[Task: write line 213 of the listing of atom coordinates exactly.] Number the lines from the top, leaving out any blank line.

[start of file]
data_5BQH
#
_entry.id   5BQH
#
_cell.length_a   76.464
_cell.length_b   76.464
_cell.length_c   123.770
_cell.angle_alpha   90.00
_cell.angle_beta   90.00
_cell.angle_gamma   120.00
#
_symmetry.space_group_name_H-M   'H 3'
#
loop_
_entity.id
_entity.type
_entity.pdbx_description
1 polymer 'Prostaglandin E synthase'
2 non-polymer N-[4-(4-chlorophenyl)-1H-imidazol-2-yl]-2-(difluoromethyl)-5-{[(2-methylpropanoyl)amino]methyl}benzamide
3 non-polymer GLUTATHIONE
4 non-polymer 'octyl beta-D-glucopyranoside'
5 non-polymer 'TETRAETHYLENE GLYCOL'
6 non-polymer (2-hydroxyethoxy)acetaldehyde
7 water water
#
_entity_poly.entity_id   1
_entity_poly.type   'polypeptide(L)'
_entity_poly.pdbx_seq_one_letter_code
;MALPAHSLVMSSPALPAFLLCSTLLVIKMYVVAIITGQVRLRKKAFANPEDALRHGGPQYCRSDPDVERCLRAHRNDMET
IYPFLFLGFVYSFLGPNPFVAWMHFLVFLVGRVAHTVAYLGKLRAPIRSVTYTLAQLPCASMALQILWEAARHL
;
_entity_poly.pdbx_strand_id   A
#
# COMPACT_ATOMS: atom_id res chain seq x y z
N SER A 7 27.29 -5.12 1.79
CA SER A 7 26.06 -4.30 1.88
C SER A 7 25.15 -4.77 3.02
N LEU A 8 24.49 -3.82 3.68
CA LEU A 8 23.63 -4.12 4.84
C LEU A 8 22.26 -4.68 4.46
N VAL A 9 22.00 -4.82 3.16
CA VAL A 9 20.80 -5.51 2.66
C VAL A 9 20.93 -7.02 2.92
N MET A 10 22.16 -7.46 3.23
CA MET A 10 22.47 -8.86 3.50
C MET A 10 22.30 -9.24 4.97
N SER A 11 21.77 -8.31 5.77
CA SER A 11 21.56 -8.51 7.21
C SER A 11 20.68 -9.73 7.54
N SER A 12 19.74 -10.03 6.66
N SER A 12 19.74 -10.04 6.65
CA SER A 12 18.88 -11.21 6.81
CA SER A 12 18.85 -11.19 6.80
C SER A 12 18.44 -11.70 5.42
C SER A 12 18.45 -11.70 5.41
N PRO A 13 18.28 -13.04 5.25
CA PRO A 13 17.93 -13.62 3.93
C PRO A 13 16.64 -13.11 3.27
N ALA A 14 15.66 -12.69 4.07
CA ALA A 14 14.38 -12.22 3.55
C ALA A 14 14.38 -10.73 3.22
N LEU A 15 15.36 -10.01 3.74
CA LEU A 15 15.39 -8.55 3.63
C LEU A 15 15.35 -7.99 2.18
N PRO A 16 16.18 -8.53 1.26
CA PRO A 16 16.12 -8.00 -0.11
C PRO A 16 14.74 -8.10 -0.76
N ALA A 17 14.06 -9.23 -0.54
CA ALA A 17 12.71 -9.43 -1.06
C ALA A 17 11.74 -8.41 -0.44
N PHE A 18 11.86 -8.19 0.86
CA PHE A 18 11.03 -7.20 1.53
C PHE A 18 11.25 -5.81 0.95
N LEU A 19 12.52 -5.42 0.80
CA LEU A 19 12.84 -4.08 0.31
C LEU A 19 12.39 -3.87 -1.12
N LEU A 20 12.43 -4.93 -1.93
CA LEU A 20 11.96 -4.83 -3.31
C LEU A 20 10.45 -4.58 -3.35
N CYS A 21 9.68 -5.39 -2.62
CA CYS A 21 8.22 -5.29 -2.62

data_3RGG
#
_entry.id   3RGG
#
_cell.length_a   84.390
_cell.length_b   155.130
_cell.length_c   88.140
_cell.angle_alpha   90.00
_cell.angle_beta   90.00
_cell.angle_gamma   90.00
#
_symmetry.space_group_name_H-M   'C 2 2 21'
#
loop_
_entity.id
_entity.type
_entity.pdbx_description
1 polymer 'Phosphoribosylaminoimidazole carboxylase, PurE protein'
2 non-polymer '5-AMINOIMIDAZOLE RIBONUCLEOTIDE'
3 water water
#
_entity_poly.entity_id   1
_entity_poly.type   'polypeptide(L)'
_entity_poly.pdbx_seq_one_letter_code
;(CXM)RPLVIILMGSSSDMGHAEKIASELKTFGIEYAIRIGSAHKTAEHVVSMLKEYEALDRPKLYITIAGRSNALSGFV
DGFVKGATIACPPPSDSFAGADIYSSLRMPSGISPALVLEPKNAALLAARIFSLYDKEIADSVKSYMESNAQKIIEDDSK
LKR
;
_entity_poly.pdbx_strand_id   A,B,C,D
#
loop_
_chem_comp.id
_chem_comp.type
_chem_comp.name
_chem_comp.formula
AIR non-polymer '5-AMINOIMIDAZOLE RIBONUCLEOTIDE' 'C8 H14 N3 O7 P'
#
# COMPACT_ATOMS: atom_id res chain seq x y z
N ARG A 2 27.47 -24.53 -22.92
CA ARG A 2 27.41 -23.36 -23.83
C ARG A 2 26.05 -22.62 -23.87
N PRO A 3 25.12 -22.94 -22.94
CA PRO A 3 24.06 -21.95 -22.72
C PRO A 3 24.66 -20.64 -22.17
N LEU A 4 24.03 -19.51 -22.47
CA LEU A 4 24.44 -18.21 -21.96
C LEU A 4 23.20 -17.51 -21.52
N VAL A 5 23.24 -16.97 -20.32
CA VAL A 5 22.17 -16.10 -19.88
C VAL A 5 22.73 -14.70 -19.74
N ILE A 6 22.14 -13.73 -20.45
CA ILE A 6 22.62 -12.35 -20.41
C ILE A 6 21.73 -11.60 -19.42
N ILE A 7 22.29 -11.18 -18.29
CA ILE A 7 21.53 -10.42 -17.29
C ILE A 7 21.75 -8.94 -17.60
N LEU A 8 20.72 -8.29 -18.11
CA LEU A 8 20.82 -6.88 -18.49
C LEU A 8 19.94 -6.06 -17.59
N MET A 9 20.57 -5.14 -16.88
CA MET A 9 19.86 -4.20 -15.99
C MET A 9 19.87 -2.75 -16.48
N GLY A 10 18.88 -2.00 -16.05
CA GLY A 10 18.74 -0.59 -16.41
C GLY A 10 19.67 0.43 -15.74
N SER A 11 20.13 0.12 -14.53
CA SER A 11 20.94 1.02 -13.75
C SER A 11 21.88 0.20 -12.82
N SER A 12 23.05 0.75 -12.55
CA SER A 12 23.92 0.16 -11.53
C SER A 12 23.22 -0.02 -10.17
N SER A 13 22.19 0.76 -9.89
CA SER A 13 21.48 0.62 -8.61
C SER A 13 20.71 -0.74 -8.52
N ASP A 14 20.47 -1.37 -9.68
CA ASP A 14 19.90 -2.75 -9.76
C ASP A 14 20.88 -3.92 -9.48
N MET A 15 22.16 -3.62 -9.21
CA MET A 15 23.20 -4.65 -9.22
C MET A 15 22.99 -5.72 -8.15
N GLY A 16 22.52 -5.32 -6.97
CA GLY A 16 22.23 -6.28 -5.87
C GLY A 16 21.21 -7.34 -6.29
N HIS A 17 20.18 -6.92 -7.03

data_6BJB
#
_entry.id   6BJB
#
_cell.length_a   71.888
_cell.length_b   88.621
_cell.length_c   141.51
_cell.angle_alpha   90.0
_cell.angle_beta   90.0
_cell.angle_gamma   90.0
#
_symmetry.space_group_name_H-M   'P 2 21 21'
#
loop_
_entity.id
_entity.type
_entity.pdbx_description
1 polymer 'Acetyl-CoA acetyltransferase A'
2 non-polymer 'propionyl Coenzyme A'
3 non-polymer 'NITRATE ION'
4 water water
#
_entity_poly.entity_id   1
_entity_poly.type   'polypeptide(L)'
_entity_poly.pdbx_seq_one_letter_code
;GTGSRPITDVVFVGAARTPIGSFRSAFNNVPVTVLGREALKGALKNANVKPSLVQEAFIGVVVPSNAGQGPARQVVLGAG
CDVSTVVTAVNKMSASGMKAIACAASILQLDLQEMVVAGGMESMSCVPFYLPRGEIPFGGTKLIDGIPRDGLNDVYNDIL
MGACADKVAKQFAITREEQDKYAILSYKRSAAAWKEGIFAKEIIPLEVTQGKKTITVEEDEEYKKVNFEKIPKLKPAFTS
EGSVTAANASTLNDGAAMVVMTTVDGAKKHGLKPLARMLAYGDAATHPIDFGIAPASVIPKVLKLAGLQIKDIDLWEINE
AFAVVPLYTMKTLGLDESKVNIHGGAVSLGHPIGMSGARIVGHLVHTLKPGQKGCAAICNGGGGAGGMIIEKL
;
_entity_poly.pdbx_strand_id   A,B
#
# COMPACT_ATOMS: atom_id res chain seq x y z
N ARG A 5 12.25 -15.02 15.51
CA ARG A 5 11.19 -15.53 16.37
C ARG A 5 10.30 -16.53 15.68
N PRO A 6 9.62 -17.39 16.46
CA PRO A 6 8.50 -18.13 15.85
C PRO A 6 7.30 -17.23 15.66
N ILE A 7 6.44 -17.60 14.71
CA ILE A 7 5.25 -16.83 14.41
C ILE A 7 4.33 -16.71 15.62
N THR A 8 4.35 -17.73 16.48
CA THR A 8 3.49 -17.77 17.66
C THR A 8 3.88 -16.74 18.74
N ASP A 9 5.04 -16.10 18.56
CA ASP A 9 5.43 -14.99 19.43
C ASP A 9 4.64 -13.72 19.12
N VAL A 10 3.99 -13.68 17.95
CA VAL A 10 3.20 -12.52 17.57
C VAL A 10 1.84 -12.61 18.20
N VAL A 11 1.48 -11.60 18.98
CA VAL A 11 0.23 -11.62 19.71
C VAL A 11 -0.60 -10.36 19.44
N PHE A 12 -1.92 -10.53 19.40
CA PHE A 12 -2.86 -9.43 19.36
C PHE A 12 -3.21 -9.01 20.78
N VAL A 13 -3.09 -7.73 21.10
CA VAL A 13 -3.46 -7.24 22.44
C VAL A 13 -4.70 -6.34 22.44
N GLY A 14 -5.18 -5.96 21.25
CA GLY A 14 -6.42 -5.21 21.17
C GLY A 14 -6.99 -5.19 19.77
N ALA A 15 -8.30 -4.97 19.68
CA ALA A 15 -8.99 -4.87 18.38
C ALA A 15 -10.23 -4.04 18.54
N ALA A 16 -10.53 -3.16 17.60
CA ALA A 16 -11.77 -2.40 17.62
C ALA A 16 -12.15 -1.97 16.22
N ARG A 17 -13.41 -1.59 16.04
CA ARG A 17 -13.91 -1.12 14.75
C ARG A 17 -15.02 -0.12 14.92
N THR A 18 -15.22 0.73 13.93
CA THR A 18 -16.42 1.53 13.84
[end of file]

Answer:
CA ASP A 9 5.43 -14.99 19.43